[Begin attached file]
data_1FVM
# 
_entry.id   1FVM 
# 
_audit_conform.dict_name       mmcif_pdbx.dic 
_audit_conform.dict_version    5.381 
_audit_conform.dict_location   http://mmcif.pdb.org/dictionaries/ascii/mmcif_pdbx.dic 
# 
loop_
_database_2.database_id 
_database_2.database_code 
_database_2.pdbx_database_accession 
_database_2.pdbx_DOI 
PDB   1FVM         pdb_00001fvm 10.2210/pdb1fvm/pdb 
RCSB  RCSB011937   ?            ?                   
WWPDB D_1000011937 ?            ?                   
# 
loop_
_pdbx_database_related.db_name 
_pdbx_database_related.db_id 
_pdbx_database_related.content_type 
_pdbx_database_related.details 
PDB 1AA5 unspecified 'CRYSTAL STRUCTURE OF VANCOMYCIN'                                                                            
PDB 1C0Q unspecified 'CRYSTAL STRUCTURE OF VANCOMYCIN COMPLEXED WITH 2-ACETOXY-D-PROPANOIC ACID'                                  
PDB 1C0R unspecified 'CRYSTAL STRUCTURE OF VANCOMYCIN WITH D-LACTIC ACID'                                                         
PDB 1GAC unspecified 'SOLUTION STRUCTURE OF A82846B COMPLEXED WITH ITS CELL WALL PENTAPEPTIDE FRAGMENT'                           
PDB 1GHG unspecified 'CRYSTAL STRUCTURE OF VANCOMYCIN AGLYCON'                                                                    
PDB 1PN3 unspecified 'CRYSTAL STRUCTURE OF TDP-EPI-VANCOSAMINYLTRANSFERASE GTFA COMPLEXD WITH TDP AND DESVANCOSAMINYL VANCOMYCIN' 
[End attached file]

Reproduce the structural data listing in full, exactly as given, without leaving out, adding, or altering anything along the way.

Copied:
data_1FVM
# 
_entry.id   1FVM 
# 
_audit_conform.dict_name       mmcif_pdbx.dic 
_audit_conform.dict_version    5.381 
_audit_conform.dict_location   http://mmcif.pdb.org/dictionaries/ascii/mmcif_pdbx.dic 
# 
loop_
_database_2.database_id 
_database_2.database_code 
_database_2.pdbx_database_accession 
_database_2.pdbx_DOI 
PDB   1FVM         pdb_00001fvm 10.2210/pdb1fvm/pdb 
RCSB  RCSB011937   ?            ?                   
WWPDB D_1000011937 ?            ?                   
# 
loop_
_pdbx_database_related.db_name 
_pdbx_database_related.db_id 
_pdbx_database_related.content_type 
_pdbx_database_related.details 
PDB 1AA5 unspecified 'CRYSTAL STRUCTURE OF VANCOMYCIN'                                                                            
PDB 1C0Q unspecified 'CRYSTAL STRUCTURE OF VANCOMYCIN COMPLEXED WITH 2-ACETOXY-D-PROPANOIC ACID'                                  
PDB 1C0R unspecified 'CRYSTAL STRUCTURE OF VANCOMYCIN WITH D-LACTIC ACID'                                                         
PDB 1GAC unspecified 'SOLUTION STRUCTURE OF A82846B COMPLEXED WITH ITS CELL WALL PENTAPEPTIDE FRAGMENT'                           
PDB 1GHG unspecified 'CRYSTAL STRUCTURE OF VANCOMYCIN AGLYCON'                                                                    
PDB 1PN3 unspecified 'CRYSTAL STRUCTURE OF TDP-EPI-VANCOSAMINYLTRANSFERASE GTFA COMPLEXD WITH TDP AND DESVANCOSAMINYL VANCOMYCIN' 